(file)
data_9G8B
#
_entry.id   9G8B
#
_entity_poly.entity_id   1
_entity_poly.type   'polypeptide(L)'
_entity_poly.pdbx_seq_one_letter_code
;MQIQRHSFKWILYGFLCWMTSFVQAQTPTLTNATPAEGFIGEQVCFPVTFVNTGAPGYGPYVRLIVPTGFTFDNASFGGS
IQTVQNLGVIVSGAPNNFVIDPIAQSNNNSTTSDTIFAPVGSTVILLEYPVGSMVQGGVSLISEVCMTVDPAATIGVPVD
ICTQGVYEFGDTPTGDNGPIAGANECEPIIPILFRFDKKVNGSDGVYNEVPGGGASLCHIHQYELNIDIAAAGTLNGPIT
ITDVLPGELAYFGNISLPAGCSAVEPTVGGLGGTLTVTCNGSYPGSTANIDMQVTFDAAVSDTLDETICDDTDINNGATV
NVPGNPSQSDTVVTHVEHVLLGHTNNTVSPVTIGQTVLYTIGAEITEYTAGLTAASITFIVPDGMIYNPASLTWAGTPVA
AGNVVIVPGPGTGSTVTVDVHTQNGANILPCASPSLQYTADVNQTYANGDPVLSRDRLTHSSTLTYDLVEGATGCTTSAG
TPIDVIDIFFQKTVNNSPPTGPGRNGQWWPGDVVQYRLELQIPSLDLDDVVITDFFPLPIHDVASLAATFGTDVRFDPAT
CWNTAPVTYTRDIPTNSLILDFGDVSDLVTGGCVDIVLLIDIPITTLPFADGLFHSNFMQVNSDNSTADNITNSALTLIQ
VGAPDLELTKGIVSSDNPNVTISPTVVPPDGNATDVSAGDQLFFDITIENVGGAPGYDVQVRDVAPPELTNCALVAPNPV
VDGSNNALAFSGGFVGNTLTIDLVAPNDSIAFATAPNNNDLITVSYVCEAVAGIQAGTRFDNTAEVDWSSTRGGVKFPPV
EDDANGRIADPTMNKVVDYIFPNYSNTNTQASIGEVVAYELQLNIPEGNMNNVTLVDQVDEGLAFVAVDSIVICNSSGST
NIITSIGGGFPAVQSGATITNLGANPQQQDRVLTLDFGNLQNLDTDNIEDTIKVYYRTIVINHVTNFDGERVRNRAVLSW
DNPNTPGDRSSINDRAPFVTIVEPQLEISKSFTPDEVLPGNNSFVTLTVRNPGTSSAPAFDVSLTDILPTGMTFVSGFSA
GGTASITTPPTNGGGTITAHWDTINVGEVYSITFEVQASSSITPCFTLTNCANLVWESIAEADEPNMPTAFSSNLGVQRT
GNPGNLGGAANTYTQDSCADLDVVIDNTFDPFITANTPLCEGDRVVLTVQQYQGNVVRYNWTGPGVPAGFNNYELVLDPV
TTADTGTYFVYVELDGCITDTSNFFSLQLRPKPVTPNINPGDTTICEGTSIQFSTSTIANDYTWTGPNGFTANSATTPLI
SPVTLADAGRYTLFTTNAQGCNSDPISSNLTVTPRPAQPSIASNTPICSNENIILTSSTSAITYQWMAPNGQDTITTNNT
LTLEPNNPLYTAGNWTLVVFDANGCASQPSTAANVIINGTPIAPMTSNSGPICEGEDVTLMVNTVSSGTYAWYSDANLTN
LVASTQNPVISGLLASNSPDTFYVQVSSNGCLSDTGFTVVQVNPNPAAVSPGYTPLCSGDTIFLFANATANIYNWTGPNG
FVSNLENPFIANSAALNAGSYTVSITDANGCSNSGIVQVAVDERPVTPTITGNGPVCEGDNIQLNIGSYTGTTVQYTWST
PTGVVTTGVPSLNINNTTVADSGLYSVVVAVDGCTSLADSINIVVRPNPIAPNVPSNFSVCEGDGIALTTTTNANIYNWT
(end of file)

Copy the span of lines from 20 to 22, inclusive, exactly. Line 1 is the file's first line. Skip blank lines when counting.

DNPNTPGDRSSINDRAPFVTIVEPQLEISKSFTPDEVLPGNNSFVTLTVRNPGTSSAPAFDVSLTDILPTGMTFVSGFSA
GGTASITTPPTNGGGTITAHWDTINVGEVYSITFEVQASSSITPCFTLTNCANLVWESIAEADEPNMPTAFSSNLGVQRT
GNPGNLGGAANTYTQDSCADLDVVIDNTFDPFITANTPLCEGDRVVLTVQQYQGNVVRYNWTGPGVPAGFNNYELVLDPV